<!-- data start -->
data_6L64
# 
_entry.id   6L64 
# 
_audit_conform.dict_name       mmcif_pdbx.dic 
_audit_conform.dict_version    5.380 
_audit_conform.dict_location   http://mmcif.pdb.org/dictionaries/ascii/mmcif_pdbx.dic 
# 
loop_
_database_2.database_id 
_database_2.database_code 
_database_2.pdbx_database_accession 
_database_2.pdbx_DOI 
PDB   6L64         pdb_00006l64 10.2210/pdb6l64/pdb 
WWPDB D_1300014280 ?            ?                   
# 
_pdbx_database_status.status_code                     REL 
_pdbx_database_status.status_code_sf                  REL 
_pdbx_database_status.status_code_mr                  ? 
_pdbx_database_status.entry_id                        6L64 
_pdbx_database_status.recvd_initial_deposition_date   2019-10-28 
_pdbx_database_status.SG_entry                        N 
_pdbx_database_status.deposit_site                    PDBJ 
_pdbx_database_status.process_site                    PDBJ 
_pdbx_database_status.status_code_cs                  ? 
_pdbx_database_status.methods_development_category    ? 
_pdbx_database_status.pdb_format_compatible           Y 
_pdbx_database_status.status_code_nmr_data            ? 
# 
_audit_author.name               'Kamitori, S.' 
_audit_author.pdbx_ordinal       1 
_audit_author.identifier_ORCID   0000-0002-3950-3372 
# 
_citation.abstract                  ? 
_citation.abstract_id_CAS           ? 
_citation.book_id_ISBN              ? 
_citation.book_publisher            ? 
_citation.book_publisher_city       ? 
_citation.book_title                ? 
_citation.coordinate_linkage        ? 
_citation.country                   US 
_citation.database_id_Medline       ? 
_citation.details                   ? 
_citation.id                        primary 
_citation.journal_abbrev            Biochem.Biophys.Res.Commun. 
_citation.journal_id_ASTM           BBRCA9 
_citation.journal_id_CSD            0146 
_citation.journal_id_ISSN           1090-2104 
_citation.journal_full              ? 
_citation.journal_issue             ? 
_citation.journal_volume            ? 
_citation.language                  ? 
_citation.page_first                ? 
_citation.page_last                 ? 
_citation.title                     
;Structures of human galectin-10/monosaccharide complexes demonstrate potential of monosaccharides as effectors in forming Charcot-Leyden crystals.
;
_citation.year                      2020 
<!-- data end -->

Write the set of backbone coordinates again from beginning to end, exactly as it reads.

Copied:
data_6L64
# 
_entry.id   6L64 
# 
_audit_conform.dict_name       mmcif_pdbx.dic 
_audit_conform.dict_version    5.380 
_audit_conform.dict_location   http://mmcif.pdb.org/dictionaries/ascii/mmcif_pdbx.dic 
# 
loop_
_database_2.database_id 
_database_2.database_code 
_database_2.pdbx_database_accession 
_database_2.pdbx_DOI 
PDB   6L64         pdb_00006l64 10.2210/pdb6l64/pdb 
WWPDB D_1300014280 ?            ?                   
# 
_pdbx_database_status.status_code                     REL 
_pdbx_database_status.status_code_sf                  REL 
_pdbx_database_status.status_code_mr                  ? 
_pdbx_database_status.entry_id                        6L64 
_pdbx_database_status.recvd_initial_deposition_date   2019-10-28 
_pdbx_database_status.SG_entry                        N 
_pdbx_database_status.deposit_site                    PDBJ 
_pdbx_database_status.process_site                    PDBJ 
_pdbx_database_status.status_code_cs                  ? 
_pdbx_database_status.methods_development_category    ? 
_pdbx_database_status.pdb_format_compatible           Y 
_pdbx_database_status.status_code_nmr_data            ? 
# 
_audit_author.name               'Kamitori, S.' 
_audit_author.pdbx_ordinal       1 
_audit_author.identifier_ORCID   0000-0002-3950-3372 
# 
_citation.abstract                  ? 
_citation.abstract_id_CAS           ? 
_citation.book_id_ISBN              ? 
_citation.book_publisher            ? 
_citation.book_publisher_city       ? 
_citation.book_title                ? 
_citation.coordinate_linkage        ? 
_citation.country                   US 
_citation.database_id_Medline       ? 
_citation.details                   ? 
_citation.id                        primary 
_citation.journal_abbrev            Biochem.Biophys.Res.Commun. 
_citation.journal_id_ASTM           BBRCA9 
_citation.journal_id_CSD            0146 
_citation.journal_id_ISSN           1090-2104 
_citation.journal_full              ? 
_citation.journal_issue             ? 
_citation.journal_volume            ? 
_citation.language                  ? 
_citation.page_first                ? 
_citation.page_last                 ? 
_citation.title                     
;Structures of human galectin-10/monosaccharide complexes demonstrate potential of monosaccharides as effectors in forming Charcot-Leyden crystals.
;
_citation.year                      2020 